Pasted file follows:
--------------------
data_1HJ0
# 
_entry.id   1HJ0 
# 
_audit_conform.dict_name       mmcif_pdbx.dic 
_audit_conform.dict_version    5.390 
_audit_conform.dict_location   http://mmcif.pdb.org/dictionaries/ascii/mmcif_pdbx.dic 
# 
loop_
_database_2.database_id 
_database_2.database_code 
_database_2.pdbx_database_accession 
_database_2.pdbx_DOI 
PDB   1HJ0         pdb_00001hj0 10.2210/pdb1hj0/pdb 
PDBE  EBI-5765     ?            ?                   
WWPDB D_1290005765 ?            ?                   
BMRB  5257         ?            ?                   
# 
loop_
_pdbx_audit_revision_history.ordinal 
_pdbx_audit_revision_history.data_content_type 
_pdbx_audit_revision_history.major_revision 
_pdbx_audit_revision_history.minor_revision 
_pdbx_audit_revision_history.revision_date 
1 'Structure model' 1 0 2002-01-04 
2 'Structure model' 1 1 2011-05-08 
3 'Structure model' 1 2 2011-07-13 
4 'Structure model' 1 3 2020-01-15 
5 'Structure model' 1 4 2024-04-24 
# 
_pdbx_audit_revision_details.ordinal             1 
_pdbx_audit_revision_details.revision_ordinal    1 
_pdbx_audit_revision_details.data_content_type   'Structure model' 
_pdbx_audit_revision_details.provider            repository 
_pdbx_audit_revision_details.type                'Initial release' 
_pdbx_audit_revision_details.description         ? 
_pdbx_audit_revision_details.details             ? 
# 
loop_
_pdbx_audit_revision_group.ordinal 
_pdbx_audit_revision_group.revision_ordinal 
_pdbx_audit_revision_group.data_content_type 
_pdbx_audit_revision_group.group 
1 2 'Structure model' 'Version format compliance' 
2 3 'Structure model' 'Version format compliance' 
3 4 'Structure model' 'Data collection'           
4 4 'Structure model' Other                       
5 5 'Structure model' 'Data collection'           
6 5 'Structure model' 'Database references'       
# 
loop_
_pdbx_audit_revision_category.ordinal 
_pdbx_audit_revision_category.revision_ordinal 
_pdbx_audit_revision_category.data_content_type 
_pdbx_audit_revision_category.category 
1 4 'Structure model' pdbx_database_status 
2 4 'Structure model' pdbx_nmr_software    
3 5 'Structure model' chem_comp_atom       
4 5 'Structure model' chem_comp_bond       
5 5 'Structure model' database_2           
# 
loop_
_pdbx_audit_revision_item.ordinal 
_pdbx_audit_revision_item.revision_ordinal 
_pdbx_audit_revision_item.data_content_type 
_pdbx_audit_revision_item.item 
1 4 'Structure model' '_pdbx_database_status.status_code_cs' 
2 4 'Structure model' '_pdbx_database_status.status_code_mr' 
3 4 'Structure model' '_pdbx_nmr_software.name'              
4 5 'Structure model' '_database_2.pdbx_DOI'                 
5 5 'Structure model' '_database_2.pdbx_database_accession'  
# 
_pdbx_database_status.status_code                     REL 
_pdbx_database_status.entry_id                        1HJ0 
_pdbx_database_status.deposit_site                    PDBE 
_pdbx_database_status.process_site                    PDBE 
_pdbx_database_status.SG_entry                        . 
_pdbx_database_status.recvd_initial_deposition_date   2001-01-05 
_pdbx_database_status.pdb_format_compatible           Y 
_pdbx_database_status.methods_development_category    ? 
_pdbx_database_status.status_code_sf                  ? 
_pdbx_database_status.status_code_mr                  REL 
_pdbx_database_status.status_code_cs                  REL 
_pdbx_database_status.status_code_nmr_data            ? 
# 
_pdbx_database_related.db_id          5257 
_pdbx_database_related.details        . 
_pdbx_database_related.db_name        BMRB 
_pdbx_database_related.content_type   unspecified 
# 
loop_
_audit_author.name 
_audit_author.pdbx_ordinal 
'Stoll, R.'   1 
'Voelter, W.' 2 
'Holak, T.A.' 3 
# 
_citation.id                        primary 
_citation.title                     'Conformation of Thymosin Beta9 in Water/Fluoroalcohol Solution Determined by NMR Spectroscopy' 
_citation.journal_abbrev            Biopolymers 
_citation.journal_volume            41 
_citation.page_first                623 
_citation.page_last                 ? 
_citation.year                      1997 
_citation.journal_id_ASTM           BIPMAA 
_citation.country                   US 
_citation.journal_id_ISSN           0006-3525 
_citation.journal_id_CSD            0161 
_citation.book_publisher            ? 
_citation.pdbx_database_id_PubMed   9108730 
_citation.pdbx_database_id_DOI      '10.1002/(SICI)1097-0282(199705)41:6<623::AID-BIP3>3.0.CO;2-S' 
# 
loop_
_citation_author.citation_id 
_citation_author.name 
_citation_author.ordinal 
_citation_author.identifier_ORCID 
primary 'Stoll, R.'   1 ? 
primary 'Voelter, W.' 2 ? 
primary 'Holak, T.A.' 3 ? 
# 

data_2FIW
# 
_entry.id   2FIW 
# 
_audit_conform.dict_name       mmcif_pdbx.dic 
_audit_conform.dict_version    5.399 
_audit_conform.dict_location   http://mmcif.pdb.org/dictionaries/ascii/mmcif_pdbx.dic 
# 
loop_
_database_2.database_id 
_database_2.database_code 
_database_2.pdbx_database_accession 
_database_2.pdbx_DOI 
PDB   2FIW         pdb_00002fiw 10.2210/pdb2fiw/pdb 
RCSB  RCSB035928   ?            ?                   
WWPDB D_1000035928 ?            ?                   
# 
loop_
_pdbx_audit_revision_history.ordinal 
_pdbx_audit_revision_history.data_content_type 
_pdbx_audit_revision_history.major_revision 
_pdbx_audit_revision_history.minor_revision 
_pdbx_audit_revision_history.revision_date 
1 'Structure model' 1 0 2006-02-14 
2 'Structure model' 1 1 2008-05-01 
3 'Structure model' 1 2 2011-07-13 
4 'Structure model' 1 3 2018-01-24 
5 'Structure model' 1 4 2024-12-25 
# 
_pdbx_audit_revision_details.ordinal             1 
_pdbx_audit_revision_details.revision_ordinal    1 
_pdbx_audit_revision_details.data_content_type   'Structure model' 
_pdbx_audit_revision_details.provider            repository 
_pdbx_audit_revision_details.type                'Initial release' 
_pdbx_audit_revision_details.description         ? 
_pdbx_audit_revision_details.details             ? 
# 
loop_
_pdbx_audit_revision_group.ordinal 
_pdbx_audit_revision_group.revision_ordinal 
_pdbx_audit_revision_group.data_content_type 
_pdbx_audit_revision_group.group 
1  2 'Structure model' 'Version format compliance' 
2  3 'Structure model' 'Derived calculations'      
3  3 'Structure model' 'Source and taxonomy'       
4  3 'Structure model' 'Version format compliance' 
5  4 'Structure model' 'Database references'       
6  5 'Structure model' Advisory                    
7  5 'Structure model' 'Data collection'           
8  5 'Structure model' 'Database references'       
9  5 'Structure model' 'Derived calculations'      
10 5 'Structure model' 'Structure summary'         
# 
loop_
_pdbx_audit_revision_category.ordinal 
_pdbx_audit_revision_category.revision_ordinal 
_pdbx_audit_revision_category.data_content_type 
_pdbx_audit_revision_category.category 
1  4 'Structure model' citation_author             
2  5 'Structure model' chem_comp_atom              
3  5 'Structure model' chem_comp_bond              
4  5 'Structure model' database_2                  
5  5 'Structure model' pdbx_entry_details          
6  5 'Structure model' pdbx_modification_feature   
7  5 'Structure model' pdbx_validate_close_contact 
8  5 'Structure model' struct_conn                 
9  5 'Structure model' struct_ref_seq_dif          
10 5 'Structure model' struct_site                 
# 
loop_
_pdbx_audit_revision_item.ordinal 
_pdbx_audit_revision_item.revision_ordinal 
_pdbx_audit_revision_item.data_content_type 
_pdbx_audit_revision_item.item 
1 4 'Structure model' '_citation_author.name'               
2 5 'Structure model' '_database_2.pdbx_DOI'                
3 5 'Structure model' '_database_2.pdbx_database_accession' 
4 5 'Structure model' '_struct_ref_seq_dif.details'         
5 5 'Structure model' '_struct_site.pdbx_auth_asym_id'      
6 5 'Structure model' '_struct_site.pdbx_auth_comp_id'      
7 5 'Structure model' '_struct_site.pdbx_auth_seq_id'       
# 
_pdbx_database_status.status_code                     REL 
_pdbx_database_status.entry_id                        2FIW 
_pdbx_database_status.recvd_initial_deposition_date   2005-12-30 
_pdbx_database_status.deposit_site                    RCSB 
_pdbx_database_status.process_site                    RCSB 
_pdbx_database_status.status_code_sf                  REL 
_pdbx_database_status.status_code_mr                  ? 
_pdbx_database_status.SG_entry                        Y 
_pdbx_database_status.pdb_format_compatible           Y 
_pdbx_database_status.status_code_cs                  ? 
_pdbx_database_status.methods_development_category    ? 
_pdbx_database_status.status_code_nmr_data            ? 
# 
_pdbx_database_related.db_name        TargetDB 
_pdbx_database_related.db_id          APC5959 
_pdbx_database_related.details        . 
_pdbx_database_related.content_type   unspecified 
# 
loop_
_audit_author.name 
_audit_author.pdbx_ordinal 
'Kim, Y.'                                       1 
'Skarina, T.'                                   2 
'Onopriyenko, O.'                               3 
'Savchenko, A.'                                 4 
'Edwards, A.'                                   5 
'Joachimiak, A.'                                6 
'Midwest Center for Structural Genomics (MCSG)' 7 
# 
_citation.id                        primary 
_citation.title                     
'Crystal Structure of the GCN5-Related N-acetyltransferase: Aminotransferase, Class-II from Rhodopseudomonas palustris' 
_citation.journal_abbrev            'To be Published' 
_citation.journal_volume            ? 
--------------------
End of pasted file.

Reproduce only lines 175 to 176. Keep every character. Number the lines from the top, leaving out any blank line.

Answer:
loop_
_pdbx_audit_revision_category.ordinal 